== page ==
The front teeth in the lower jaw usually break out first. Normally this happens when the child is 6-8 months. Next, the front teeth in the upper jaw usually erupt, followed by the front molars, the canines and finally the back molars. Your child will have all their baby teeth, 10 in the upper and 10 in the lower jaw, by the age of 3.
It is common for children to have itchy gums when the teeth break out, and they usually want to chew on something. Give them a suitable teething toy of hard rubber or plastic, without sharp edges. Some children become uneasy and may experience some discomfort, but teething should not cause high and prolonged fever.
Brushing of the child’s teeth should start as soon as the first tooth is visible in the mouth. Use a small, soft toothbrush and a barely visible amount of fluoride toothpaste. Children’s toothpaste may be favoured since it has a mild taste. Increase the amount of fluoride toothpaste to the equivalent of your baby’s fingernail at one year of age, and to a pea-sized amount at age 3. At 5-6 years, the amount can be increased further. The Directorate of Health recommends that children should be assisted with tooth brushing until they can perform it well enough themselves, usually around 10 years of age.
Fluoride toothpaste needs time to work, so avoid food and drink up to an hour after tooth brushing. If you are not using fluoride toothpaste, or if your child needs extra fluoride, fluoride tablets may be a good option. Follow the advice you get at the public health/dental clinic.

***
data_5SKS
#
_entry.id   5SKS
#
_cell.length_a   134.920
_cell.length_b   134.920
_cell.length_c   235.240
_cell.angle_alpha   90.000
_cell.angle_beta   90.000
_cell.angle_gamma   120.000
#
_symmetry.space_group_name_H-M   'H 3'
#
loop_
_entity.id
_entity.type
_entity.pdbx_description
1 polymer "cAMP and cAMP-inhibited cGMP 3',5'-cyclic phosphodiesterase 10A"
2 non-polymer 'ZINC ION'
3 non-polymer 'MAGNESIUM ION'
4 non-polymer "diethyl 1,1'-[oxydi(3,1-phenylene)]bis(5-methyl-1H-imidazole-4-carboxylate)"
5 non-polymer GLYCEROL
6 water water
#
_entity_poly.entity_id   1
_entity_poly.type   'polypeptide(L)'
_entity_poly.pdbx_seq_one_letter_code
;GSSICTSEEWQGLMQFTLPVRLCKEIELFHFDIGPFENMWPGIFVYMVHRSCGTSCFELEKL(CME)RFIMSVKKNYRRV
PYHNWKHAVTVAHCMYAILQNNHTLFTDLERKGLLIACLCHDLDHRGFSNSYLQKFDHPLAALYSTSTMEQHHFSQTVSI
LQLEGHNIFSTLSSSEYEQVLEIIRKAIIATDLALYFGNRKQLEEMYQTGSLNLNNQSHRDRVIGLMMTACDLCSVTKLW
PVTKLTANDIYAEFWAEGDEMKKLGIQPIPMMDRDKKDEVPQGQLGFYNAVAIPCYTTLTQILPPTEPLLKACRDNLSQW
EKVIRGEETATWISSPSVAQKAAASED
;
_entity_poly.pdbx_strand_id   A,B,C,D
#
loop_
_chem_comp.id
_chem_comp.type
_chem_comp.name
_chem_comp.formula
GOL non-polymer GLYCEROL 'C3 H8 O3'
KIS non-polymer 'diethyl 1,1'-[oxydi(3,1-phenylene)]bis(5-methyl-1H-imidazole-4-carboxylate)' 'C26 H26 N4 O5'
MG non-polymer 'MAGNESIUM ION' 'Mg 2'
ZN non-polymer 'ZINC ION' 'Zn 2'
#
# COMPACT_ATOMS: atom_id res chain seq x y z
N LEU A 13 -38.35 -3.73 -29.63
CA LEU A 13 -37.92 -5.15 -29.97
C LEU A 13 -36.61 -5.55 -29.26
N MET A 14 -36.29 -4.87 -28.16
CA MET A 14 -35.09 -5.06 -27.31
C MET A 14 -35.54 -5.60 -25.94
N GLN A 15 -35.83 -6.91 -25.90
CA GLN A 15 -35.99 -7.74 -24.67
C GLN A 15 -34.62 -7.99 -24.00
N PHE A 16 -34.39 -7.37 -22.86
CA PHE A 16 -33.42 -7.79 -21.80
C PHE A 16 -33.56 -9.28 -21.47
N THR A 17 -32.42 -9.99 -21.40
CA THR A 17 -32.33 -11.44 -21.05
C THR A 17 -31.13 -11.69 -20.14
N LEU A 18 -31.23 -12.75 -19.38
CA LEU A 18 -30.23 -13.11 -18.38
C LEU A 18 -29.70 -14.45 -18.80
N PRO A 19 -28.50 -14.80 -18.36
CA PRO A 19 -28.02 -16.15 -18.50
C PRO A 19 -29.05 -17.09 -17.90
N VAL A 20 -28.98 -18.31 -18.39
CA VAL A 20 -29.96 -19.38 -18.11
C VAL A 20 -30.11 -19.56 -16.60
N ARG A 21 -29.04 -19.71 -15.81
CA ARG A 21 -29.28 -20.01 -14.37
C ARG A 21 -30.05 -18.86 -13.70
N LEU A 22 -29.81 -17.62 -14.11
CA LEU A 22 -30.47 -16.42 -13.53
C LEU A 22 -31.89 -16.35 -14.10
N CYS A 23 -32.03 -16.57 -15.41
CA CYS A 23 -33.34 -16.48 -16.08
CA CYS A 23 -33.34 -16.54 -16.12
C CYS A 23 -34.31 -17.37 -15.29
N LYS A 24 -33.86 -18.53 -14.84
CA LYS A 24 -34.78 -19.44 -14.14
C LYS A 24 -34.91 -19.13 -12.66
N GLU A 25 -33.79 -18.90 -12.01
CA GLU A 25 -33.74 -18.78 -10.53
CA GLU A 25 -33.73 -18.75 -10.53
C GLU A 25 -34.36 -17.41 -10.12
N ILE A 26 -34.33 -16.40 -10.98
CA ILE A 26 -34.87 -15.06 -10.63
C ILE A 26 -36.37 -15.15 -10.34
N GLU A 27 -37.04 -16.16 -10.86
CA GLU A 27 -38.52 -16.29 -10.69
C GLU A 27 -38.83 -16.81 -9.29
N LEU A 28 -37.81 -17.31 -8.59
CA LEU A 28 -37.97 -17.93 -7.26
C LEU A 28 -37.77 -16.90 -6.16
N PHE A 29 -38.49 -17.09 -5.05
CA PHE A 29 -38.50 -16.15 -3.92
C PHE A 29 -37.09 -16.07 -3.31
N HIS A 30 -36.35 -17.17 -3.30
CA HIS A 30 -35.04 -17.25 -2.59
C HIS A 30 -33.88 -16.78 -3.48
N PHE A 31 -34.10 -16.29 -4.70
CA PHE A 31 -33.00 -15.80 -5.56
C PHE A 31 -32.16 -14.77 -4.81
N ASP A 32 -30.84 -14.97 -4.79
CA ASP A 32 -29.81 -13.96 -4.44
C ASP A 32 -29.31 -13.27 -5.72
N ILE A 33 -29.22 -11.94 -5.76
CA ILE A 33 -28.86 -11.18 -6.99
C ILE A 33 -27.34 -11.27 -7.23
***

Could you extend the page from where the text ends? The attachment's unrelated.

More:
Sugar causes holes (caries) in the teeth. When the child eats or drinks something containing sugar, the bacteria in their mouth will produce acid that can dissolve the enamel and cause holes. It all depends on how often the child eats or drinks something sweet. Saliva neutralizes the acid produced after each meal. Therefore, it is important not to eat or drink anything sugary between meals, and especially during the night when less saliva is produced.
Breast milk contains milk sugar that to some extent can be converted to acid. Saliva production is reduced at night, which increases the risk of tooth decay. Frequent breast-feeding or bottled milk at night should therefore be avoided after the child reaches one year of age.
Positioning of teeth
Sucking on the thumb or a pacifier gives good comfort to small children. Sucking habits can cause misalignment of the teeth, but usually the teeth will come into place by themselves if the child stops sucking on their thumb/pacifier before they start losing their baby teeth.
A fall or blow to the mouth can damage one or more teeth. It is therefore important to contact the nearest dental clinic to register the accident and get proper follow-up.
Organization of the public dental health services
The public dental service is responsible for the dental care of children and adolescents from 0 to 18 years of age. The children are called in for their first dental health check at the dental clinic the year they turn 3. Before that, the public health clinic (helsestasjonen) will follow-up the child’s dental health and habits. They will be referred to the public dental service by the public health nurse/doctor, if they need a dental examination prior to the usual check at 3 years.
Contact your nearest public dental clinic if you need additional information.